Balancing Work and Spiritual Practice
A D'Var Torah for Parshat Vayakhel-Pekudei 2012/5772 by Rabbi Jill Jacobs
This week’s parashah, Vayakhel-Pekudei, interrupts the narrative of the building of the mishkan (tabernacle) to teach about Shabbat. In this excerpt from her newest book, Rabbi Jill Jacobs considers the relationship between sacred work and Shabbat.
Excerpted from Where Justice Dwells: A Hands-On Guide to Doing Social Justice in Your Jewish Community (Jewish Lights) with permission. www.jewishlights.com c Jill Jacobs. Order a signed copy.
As an old labor slogan would have it, the unions are “the folks who brought you the weekend.” While it might be true that the unions fought for the five-day week in the United States, the idea of taking one day off each week goes back to the Torah. As we think about how to build an integrated life of spiritual activism, it’s worth taking a look at Shabbat as a model for balancing work and spiritual practice.
In the biblical narrative, God creates the world in six days and then rests on the seventh. This divine retreat becomes the precedent for Shabbat, a twenty-five-hour period each week when Jews traditionally refrain from adding to or subtracting from creation. For traditionally Shabbat observant Jews, this means taking a break from writing, cooking, gardening, or partaking in other activities that fundamentally alter the world around us.
In the past few years, many of us have had our eyes opened to the extraordinary amount of waste that human beings produce. Our lives are consumed with stuff: closets full of clothes that we never wear, fancy electronics that we will cast aside when the next model comes out, and mountains of take-out containers from the lunches we eat at our desks. . .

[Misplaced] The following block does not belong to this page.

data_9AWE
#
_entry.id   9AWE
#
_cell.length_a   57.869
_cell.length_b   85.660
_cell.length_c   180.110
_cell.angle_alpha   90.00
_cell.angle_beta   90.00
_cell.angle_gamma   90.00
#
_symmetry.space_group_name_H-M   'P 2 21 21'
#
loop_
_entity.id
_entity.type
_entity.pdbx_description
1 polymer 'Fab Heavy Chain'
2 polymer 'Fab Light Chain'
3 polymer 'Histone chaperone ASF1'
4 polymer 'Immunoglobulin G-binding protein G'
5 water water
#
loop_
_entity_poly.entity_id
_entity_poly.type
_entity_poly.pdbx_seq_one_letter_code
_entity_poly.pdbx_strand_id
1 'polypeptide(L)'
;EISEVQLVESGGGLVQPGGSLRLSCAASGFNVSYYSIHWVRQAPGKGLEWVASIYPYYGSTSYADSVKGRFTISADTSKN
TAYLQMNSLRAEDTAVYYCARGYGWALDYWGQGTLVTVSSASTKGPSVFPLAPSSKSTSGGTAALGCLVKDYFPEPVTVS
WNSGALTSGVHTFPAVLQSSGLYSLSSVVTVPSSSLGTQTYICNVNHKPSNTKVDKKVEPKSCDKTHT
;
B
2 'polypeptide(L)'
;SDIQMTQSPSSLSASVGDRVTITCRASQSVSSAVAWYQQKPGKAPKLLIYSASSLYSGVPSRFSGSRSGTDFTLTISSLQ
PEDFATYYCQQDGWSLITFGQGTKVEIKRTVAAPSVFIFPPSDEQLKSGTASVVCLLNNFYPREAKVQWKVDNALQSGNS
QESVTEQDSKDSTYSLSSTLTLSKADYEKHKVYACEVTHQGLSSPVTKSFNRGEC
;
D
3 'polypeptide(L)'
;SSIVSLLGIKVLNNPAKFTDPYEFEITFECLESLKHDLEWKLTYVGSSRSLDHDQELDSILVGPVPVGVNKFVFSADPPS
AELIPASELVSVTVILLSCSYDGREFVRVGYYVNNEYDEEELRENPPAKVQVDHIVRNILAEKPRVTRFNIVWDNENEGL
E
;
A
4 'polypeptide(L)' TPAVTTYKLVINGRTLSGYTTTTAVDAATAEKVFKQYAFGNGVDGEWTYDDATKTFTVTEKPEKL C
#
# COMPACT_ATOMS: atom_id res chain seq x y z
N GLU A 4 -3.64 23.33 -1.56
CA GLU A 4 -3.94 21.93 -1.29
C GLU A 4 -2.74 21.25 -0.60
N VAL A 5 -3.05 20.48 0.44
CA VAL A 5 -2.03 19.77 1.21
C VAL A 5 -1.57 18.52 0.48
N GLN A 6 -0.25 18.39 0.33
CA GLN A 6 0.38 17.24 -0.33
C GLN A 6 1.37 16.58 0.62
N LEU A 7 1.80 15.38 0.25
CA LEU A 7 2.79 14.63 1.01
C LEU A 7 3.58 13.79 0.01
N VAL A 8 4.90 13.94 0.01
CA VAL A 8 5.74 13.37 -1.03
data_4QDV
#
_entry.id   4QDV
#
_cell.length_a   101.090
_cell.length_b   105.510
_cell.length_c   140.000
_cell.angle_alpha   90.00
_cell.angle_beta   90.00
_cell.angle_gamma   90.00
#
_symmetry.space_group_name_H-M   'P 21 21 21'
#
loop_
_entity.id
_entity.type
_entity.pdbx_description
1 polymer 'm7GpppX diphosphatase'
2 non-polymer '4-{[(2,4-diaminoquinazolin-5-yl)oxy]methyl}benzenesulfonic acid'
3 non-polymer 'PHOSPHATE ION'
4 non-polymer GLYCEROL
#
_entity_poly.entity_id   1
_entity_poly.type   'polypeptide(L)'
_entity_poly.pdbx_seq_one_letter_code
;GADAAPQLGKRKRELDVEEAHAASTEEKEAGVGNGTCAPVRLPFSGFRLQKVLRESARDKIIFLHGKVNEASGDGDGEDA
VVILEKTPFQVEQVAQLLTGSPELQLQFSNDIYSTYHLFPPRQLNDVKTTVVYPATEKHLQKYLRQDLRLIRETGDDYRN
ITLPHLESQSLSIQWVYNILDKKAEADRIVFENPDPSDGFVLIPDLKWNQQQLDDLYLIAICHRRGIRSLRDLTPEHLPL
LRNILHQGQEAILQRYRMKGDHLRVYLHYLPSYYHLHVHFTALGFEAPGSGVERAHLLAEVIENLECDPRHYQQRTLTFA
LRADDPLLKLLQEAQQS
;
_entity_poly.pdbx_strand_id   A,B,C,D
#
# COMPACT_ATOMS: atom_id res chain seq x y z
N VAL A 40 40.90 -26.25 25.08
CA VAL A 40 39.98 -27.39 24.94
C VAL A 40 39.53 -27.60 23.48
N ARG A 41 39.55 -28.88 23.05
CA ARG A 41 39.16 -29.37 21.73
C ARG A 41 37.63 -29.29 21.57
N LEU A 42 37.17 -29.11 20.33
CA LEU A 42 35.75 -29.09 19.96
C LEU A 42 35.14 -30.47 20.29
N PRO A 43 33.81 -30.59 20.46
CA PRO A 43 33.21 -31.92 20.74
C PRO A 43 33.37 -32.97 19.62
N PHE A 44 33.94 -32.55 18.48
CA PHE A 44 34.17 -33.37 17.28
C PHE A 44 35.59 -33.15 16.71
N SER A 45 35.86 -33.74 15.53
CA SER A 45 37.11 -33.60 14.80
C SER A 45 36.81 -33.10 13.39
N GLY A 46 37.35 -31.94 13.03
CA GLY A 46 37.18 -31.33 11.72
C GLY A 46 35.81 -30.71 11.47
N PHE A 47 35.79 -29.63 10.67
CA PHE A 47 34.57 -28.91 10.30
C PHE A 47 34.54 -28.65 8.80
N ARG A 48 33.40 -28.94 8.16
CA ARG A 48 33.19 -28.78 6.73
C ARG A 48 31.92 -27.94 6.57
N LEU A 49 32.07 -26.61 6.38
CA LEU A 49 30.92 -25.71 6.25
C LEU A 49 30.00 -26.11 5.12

Shabbat offers a break from accumulating stuff. On this one day a week, Jews traditionally do not spend money, browse the Internet, or otherwise produce or acquire more. For those who do not drive or use electricity on Shabbat, this day also serves as an interruption in the consumption of natural resources. For one day a week, in principle at least, we stop changing the world; we stop trying to impose our will upon creation. . .
For those of us involved in social justice work, Shabbat forces us to come face-to-face with our limitations. Even if we work all day, every day, we will not save the world in this generation. That can be a difficult thing to admit. Worse, such work habits are bound to burn us out and turn us into unpleasant human beings with no time for family or friends and little patience for colleagues. . .
In an integrated Jewish practice, Shabbat is not something that “religious people do,” nor is it time off from justice work. Rather, Shabbat becomes an essential part of justice work. We can make these connections explicit by celebrating Shabbat with our social justice partners, speaking
about Shabbat as a model for sustainable living, and using Shabbat as the inspiration to fight for freedom for all people.
Order a signed copy of Where Justice Dwells.